Comparatives: Note that this AOpen was tested with a hotter Intel P4-2.8 Prescott and a louder 3.5" Samsung HDD.
SPCR MP3s: HOW TO LISTEN & COMPARE
The recordings above were made with a high resolution studio quality digital recording system. The microphone is 3" from the edge of the fan frame at a 45° angle, facing the intake side of the fan to avoid direct wind noise. The ambient noise during all recordings is 20 dBA or lower.
A quick and simple way to use these recordings for valid listening comparisons is to play the quietest recording on only one speaker (or a pair of headphones) and set the volume so it is just barely audible a meter away. You must turn off any special sound effects, and set equalizer / tone controls to neutral or flat. Don't touch the volume setting afterwards, and use the same one speaker when you listen to any of the other files. The end result will be reasonably close to the actual recorded sound levels.
Here is a recording of a very quiet sound that is barely audible from 1 meter away even in a super quiet room.
For full details on how to calibrate the playback level of your sound system to get the most valid listening comparison, please see the yellow text box entitled Listen to the Fans on page 3 of the article SPCR's Test / Sound Lab: A Short Tour.
Making it Quieter
We did not have the time to try it, but it seems clear that the CPU cooling system has enough headroom, at least with our A64-3500+ Winchester core, to accomodate a swap for a quieter, slower fan like the Nexus 92. Even if the fan controller ends up pushing it to a higher speed than with the stock fan, the smoothness of the Nexus would lower the overall noise. Couple this with cutting out the back grill and you'd have significantly lowered noise. Perhaps as much as 2-3 dBA/1m.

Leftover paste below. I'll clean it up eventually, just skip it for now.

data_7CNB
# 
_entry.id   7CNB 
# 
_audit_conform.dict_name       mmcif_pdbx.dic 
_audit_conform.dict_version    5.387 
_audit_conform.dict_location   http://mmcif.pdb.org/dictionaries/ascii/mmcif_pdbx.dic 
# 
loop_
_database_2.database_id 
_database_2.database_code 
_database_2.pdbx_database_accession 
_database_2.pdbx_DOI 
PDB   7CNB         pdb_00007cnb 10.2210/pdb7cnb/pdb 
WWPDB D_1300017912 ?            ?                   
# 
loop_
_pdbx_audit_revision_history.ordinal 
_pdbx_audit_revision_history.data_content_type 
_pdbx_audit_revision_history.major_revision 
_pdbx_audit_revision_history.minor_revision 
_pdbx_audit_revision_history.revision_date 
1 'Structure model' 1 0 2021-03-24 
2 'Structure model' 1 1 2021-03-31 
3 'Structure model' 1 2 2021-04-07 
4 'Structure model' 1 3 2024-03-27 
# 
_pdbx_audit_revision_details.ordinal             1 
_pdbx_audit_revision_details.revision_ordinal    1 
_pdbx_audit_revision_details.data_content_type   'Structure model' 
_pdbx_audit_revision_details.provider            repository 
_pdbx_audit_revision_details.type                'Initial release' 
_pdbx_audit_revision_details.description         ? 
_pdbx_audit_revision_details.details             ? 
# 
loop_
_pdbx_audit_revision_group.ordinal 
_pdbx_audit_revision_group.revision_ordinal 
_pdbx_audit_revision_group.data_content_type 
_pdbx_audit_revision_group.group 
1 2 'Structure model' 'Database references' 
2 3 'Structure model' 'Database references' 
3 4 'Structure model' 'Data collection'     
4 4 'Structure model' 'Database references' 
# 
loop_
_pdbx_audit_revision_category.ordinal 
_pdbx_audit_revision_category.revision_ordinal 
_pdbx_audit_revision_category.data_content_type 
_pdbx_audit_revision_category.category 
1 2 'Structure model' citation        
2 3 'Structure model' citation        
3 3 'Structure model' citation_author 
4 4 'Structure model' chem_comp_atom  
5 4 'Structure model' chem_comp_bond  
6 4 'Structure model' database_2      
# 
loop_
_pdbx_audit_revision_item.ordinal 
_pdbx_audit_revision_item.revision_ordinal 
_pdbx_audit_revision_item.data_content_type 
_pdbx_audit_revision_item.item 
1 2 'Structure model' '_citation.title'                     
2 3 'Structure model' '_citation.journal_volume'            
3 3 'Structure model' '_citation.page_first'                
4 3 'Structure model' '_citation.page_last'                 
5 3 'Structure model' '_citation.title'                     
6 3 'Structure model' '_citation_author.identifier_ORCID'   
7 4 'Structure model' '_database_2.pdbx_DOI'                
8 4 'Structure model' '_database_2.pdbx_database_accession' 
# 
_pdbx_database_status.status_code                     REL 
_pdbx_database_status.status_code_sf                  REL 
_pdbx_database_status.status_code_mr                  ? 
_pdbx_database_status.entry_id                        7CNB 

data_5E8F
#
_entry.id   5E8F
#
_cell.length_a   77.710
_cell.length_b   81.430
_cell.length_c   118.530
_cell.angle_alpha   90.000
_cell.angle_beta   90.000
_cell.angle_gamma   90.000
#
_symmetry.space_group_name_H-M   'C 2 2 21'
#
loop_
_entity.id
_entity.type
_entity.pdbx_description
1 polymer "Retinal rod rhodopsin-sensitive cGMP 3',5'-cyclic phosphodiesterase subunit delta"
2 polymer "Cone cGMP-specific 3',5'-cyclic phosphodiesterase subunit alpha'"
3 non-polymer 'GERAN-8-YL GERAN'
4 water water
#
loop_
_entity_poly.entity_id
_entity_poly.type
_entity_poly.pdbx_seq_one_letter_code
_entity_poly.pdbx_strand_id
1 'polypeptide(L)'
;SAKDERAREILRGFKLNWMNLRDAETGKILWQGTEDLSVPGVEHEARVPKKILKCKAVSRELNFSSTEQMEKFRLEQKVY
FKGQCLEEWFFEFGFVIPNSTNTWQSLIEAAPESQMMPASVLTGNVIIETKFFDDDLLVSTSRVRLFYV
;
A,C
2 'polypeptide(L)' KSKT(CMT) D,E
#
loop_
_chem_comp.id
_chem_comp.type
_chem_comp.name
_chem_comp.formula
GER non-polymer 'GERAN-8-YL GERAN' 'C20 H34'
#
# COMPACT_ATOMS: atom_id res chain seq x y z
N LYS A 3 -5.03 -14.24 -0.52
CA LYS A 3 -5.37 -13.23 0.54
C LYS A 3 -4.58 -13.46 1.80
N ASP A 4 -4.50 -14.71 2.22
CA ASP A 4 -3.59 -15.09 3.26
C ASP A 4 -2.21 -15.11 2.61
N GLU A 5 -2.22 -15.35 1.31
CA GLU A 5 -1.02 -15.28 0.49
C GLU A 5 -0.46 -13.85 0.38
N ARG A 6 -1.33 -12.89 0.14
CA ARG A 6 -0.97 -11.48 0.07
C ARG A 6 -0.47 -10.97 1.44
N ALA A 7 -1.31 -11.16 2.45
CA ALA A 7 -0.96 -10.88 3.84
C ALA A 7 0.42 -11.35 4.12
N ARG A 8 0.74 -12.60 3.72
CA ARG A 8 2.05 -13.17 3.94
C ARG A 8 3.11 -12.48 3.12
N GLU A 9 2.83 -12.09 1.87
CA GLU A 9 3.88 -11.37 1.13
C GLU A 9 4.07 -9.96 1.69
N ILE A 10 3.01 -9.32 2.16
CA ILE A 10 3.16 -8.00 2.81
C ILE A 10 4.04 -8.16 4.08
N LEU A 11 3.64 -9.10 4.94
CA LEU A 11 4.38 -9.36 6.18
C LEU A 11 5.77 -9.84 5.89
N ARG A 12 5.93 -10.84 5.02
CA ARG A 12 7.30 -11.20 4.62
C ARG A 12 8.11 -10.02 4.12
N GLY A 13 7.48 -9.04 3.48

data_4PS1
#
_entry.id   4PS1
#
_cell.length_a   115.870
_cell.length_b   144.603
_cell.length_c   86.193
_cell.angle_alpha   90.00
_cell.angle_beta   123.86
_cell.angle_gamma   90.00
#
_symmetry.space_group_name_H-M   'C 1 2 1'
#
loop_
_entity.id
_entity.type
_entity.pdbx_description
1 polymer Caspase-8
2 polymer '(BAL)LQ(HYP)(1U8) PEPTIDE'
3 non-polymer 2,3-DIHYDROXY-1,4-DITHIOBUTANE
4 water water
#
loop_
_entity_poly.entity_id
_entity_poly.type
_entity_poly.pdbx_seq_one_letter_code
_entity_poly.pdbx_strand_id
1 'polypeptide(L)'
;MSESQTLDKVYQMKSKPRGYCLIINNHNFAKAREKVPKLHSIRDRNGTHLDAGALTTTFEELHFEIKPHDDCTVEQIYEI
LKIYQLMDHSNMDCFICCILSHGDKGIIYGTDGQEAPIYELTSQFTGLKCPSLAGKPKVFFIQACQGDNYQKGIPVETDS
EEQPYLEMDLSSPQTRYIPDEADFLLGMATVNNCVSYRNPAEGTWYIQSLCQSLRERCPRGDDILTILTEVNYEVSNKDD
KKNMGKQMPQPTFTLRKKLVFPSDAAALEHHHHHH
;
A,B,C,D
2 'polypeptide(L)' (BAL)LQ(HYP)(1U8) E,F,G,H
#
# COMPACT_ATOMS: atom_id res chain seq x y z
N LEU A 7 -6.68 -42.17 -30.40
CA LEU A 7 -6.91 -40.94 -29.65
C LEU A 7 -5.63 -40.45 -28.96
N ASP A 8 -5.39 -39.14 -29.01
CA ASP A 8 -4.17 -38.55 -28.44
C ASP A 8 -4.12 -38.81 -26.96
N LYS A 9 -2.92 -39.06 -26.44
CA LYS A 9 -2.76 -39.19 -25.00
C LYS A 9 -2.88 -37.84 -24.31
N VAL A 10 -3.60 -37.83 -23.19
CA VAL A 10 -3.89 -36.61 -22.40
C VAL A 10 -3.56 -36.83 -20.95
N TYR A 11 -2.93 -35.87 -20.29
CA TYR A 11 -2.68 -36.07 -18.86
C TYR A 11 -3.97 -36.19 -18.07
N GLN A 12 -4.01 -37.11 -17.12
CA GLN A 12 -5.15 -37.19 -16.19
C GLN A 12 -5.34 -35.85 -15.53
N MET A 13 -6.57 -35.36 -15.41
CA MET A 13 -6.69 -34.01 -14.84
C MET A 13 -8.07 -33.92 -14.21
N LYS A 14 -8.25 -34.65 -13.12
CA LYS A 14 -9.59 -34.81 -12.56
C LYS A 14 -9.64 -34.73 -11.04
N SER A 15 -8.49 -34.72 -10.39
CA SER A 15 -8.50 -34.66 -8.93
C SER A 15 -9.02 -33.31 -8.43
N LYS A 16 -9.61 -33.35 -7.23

The other simple acoustic improvement would be to slow down the small northbridge HS fan. A Zalman Fanmate or similar would work fine here. Dropping the voltage down from 12V to ~8V would probably be enough to make a difference. With the 92mm fan swap, we're probably looking about ~4 dBA/1m improvement overall, and the PSU fan would then be the limiting factor. With that one, I'd say leave it alone.
The XPC SN95G5 is a nice AMD A64-939 addition to the Shuttle SFF lineup. It packs a lot of performance in a very small, elegant package, and runs fairly quietly, at least with our choice of processor. The CPU cooling system appears to have plenty of headroom for hotter processors, although probably not at as low a noise level. The fan controls in the BIOS are very good, but for silent PC enthusiasts, only two settings are worth using.
The lack of onboard video may or may not be an issue. We can hardly fault Shuttle as this is simply a characterstic of the nForce3 chipset. It would be preferred
for the northbridge to be passively cooled; still, the northbridge fan was
not really that noisy. The BIOS is a full featured enthusiast-type, with great CPU Vcore and clock adjustments, as well as the flexible Fan Control section.
The high energy efficiency of the Winchester core A64 and the Cool'n'Quiet software showed their merits in the low 51W AC power draw at idle. This is probably not much more than 30~35W DC. Power consumption of our system maxed out at a paltry 105 Watts AC, so the 240W DC output rated PSU seems perfectly adequate. Assuming even a high 75% AC/DC conversion efficiency in the PSU, this is less than 80W DC. It seems
reasonable that even with a high end video card and a 3.5" hard drive,
total DC power draw would probably not go much past 200W. It is for this reason that an external
PSU, like that of the Shuttle ST62K
Zen, might be a viable option. But Shuttle has to be prepared for all varieties of the 939-pin A64s; the ones prior to the Winchester core were definitely hotter and more power hungry.
The small size and all-integrated drive bay makes it very difficult to suspend a standard desktop HDD in this PC. For performance as quiet as we measured and heard, a quiet <20 dBA/1m notebook drive is pretty much mandatory.
The acoustic output on our test sample was quite modest considering the amount of computing power packed into
this small package, but sound levels comparable to SPCR's
modified Shuttle Zen are not possible with the SN95G2. The limitation is primary in the PSU, whose fan is probably not easy to swap out. For those who seek inaudibility in a low ambient space, there are better options. All in all, the SN95G5 is a full-featured, small, powerful and attractive SFF platform that should be quiet enough for most people if set up correctly with the right components.
Much thanks to Shuttle
for providing the XPC